Our first banjo contest was a success! We had ten contestants. Congratulations to Dan Troyer from Bloomington IL for capturing 1st place. 2nd place went to 8 year old Uma Peters from Nashville, TN, and 3rd went to 12 year old Elvin Decker from Bloomington, IN.
2nd place winner, Uma Peters. Uma took 1st in youth Clawhammer Banjo this year at Galax!

2nd place winner, Uma Peters. Uma took 1st in youth Clawhammer Banjo this year at Galax!

"Take all constructive criticism seriously and really think about it.  Don't let your ego, emotions or anything like that get in the way.  It is always at least worth considering.  It may open your eyes to an idea that has never crossed your mind before." Dan Troyer, our first Banjo Champ.

"Take all constructive criticism seriously and really think about it.  Don't let your ego, emotions or anything like that get in the way.  It is always at least worth considering.  It may open your eyes to an idea that has never crossed your mind before." Dan Troyer, our first Banjo Champ.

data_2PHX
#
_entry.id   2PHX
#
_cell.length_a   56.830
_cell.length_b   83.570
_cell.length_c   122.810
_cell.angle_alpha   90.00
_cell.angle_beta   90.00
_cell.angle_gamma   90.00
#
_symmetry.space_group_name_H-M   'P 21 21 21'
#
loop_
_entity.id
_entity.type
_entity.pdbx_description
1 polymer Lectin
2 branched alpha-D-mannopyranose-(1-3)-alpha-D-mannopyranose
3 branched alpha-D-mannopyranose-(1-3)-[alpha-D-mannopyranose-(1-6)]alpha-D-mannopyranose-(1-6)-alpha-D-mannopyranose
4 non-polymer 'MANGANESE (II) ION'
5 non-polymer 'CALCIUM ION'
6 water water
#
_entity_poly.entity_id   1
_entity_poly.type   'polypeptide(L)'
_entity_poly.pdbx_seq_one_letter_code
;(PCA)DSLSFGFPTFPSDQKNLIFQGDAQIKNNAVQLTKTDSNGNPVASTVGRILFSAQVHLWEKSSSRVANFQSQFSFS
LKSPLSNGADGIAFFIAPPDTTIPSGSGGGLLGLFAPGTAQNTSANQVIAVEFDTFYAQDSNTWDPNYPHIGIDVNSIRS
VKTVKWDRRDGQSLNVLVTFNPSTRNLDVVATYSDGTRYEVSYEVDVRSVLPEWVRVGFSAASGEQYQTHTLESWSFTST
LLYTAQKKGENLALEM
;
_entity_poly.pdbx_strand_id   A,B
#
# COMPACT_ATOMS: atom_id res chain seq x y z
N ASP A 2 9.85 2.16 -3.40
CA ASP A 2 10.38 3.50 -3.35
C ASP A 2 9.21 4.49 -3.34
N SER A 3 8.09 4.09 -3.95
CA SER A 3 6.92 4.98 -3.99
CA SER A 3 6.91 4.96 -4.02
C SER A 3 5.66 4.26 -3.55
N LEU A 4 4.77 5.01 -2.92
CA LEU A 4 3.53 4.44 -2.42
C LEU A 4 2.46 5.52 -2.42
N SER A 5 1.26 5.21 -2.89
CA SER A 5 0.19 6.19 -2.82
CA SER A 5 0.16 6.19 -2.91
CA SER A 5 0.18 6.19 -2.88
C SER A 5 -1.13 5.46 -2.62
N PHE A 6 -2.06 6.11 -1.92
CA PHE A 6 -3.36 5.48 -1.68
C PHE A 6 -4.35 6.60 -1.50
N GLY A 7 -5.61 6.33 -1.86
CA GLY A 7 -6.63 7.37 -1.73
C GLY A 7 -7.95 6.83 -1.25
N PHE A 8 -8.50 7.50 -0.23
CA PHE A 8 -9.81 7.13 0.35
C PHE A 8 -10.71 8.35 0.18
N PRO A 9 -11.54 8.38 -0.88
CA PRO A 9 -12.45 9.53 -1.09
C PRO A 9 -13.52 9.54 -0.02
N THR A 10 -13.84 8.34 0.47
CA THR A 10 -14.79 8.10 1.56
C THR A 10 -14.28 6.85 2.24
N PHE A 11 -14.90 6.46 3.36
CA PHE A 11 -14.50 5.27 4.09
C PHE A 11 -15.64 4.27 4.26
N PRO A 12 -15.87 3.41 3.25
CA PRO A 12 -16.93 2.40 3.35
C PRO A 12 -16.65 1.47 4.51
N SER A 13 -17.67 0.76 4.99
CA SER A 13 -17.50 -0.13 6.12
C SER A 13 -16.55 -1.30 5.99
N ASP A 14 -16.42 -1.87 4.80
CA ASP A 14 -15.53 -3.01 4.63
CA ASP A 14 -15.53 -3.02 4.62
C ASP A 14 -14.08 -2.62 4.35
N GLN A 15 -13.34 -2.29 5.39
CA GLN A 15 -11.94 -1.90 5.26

3rd place winner, 12 year old Elvin Decker.

3rd place winner, 12 year old Elvin Decker.

 I am 30 years old.  I began my musical endeavors at the age of 5 when my dad taught me a few guitar chords and I began taking Suzuki Method violin lessons.  I played violin until my freshman year of high school when I began to lose interest in playing classical music and began focusing all of my attention on electric guitar.  At age 18 I attended Southern IL University in Carbondale and got a minor in music, playing classical guitar.  About the time I began school there I really began to develop an interest in bluegrass music. I began teaching myself the banjo and discovered the music of John Hartford.  I graduated college in August 2008 and had problems finding work due to the financial turmoil that ensued shortly thereafter.  After working a job that probably didn't even require a high school degree, I decided to follow my passion and attend East Tennessee State University to study bluegrass, after winning a scholarship for in-state tuition.  I lived and studied in Johnson City, TN for five years and for the last two of those years played with a group called the Sons of Bluegrass.